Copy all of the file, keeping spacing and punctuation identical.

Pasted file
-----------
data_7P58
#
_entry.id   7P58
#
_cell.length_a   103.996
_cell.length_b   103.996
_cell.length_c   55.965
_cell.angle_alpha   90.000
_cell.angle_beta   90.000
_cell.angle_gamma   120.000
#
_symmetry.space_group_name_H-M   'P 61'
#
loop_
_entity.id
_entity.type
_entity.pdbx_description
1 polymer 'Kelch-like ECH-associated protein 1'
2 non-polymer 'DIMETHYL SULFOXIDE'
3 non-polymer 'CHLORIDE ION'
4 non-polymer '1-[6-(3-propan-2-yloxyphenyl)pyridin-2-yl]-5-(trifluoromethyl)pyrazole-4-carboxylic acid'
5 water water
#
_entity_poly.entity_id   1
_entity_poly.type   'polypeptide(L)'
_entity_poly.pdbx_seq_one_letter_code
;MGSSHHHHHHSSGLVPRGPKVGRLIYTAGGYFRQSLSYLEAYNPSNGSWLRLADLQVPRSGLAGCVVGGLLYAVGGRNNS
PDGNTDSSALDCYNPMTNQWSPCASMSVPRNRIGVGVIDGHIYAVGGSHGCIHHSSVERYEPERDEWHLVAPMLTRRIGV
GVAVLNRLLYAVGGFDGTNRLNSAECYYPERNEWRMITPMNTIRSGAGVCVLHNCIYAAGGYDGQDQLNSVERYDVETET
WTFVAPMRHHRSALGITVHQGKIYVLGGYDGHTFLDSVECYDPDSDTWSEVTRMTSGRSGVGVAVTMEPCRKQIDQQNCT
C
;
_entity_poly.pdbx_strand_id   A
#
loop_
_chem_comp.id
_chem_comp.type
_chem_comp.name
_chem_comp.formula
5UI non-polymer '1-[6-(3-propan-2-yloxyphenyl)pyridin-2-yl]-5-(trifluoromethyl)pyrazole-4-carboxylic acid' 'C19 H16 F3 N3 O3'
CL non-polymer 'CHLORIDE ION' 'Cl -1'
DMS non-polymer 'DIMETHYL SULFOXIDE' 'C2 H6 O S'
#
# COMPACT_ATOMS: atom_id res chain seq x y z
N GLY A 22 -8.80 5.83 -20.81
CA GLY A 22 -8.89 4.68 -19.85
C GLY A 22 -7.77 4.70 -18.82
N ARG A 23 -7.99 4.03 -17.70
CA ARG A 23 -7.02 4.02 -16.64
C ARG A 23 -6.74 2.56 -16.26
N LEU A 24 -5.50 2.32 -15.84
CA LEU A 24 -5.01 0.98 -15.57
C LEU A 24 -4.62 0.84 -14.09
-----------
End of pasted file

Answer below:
data_7P58
#
_entry.id   7P58
#
_cell.length_a   103.996
_cell.length_b   103.996
_cell.length_c   55.965
_cell.angle_alpha   90.000
_cell.angle_beta   90.000
_cell.angle_gamma   120.000
#
_symmetry.space_group_name_H-M   'P 61'
#
loop_
_entity.id
_entity.type
_entity.pdbx_description
1 polymer 'Kelch-like ECH-associated protein 1'
2 non-polymer 'DIMETHYL SULFOXIDE'
3 non-polymer 'CHLORIDE ION'
4 non-polymer '1-[6-(3-propan-2-yloxyphenyl)pyridin-2-yl]-5-(trifluoromethyl)pyrazole-4-carboxylic acid'
5 water water
#
_entity_poly.entity_id   1
_entity_poly.type   'polypeptide(L)'
_entity_poly.pdbx_seq_one_letter_code
;MGSSHHHHHHSSGLVPRGPKVGRLIYTAGGYFRQSLSYLEAYNPSNGSWLRLADLQVPRSGLAGCVVGGLLYAVGGRNNS
PDGNTDSSALDCYNPMTNQWSPCASMSVPRNRIGVGVIDGHIYAVGGSHGCIHHSSVERYEPERDEWHLVAPMLTRRIGV
GVAVLNRLLYAVGGFDGTNRLNSAECYYPERNEWRMITPMNTIRSGAGVCVLHNCIYAAGGYDGQDQLNSVERYDVETET
WTFVAPMRHHRSALGITVHQGKIYVLGGYDGHTFLDSVECYDPDSDTWSEVTRMTSGRSGVGVAVTMEPCRKQIDQQNCT
C
;
_entity_poly.pdbx_strand_id   A
#
loop_
_chem_comp.id
_chem_comp.type
_chem_comp.name
_chem_comp.formula
5UI non-polymer '1-[6-(3-propan-2-yloxyphenyl)pyridin-2-yl]-5-(trifluoromethyl)pyrazole-4-carboxylic acid' 'C19 H16 F3 N3 O3'
CL non-polymer 'CHLORIDE ION' 'Cl -1'
DMS non-polymer 'DIMETHYL SULFOXIDE' 'C2 H6 O S'
#
# COMPACT_ATOMS: atom_id res chain seq x y z
N GLY A 22 -8.80 5.83 -20.81
CA GLY A 22 -8.89 4.68 -19.85
C GLY A 22 -7.77 4.70 -18.82
N ARG A 23 -7.99 4.03 -17.70
CA ARG A 23 -7.02 4.02 -16.64
C ARG A 23 -6.74 2.56 -16.26
N LEU A 24 -5.50 2.32 -15.84
CA LEU A 24 -5.01 0.98 -15.57
C LEU A 24 -4.62 0.84 -14.09